Instead of finding Happily Ever After with their princesses, four Princes Charming (Prince Duncan insists they pluralize the noun, not adjective) must team up on a farcical quest to save their kingdoms. The bards have the story details wrong, and each Prince Charming that rescues a princess actually has a name. Bold, party-crashing Cinderella wants adventure more than sheltered Prince Frederic does. Prince Gustav's pride is still badly damaged from having needed Rapunzel's teary-eyed rescue. Through Sleeping Beauty, Prince Liam learns kissing someone out of enchanted sleep doesn't guarantee compatibility, much to the citizens of both kingdoms' ire. Although she loves wacky Prince Duncan, Snow White needs some solitude. The princes-in-turmoil unite to face ridiculous, dangerous obstacles and another figure underserved by bards' storytelling: Zaubera, the witch from Rapunzel's story. Angered at remaining nameless, she plots to become infamous enough through ever-escalating evil that bards will be forced to name her in their stories. The fairy-tale world is tongue-in-cheek but fleshed out, creating its own humor rather than relying on pop-culture references. In this debut, Healy juggles with pitch-perfect accuracy, rendering the princes as goobers with good hearts and individual strengths, keeping them distinct and believable. Inventive and hilarious, with laugh-out-loud moments on every page. (Fantasy. 8 & up) Copyright Kirkus 2012 Kirkus/BPI Communications.All rights reserved.

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Publishers Weekly Reviews 2012 April #1

Cinderella, Snow White, Sleeping Beauty, Rapunzel--classic stories that share one important character: Prince Charming. But Frederic, Duncan, Liam, and Gustav are four very different princes, and happily ever after isn't working out as well as they'd hoped. Cinderella has walked out on Frederic in search of adventure, oddball Duncan gets lost in the woods after Snow White sends him away, Liam's reputation is in tatters after he refuses to marry the wealthy Sleeping Beauty, and Gustav is the laughingstock of the kingdom because Rapunzel saved him. After Cinderella is captured by a witch, Frederic calls on the other princes for help, but when their quest lands them in the middle of an evil plot against their kingdoms, the four must get past their clashing personalities and save the day. Despite a reliance on coincidences, Healy's fast-paced debut is overflowing with suspense, humor, and carefully developed characters. Healy injects age-old characters and fairy tale tropes with a fresh, contemporary sensibility, resulting in a crowd-pleaser with laugh-out-loud lines on nearly every page. Final art not seen by PW. Ages 8-12. Agent: Cheryl Pientka, Jill Grinberg Literary Management. (May)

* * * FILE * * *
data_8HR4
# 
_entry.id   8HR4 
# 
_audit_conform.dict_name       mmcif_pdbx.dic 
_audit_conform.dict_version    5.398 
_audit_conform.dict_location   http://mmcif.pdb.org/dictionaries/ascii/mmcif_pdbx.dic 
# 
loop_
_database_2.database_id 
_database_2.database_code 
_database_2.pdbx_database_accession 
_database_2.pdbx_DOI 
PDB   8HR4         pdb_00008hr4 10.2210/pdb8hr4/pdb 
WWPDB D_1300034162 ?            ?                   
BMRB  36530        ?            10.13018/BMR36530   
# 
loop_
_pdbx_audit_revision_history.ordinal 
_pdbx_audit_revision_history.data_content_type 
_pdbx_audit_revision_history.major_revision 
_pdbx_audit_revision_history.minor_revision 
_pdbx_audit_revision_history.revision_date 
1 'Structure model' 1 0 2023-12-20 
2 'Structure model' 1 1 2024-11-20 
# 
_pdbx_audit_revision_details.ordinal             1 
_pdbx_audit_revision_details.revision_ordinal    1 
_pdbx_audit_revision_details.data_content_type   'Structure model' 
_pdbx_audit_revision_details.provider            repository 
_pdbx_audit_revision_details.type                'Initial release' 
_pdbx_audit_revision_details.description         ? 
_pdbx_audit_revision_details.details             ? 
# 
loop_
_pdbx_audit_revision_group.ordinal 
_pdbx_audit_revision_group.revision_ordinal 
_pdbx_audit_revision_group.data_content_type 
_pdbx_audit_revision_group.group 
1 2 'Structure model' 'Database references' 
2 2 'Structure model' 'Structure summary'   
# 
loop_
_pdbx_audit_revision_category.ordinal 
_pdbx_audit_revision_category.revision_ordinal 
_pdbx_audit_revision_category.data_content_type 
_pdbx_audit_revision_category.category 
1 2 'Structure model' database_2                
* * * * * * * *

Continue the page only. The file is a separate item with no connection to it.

[Page ]. Copyright 2012 PWxyz LLC

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School Library Journal Reviews 2012 May

Gr 4-6--The premise in this debut novel is that the princes in the "Cinderella," "Snow White," "Rapunzel," and "Sleeping Beauty" stories resent their relative anonymity (they're all just known as "Prince Charming") and want some recognition. Then, too, that "happily ever after" thing isn't working for any of them, so the princes and their princesses set off to rectify matters. The eight of them team up in assorted permutations throughout the ensuing slapstick proceedings. Unfortunately, it all becomes tiresomely repetitive. Though it might be funny once for people to fall over and knock into other people who fall over… and over and over like dominoes, it stops being amusing pretty quickly. It's understandable that Healy's characters are broadly drawn. They are, after all, fairy-tale personae. But more than 400 pages of the obsessive-compulsive prince, the ridiculously macho prince, the overachieving prince, and the extremely stupid prince and their equally one-dimensional princesses are a lot to plow through, especially when things are left so unresolved that readers suspect a sequel is in the offing.--Miriam Lang Budin, Chappaqua Public Library, NY

[Page 106]. (c) Copyright 2012. Library Journals LLC, a wholly owned subsidiary of Media Source, Inc. No redistribution permitted.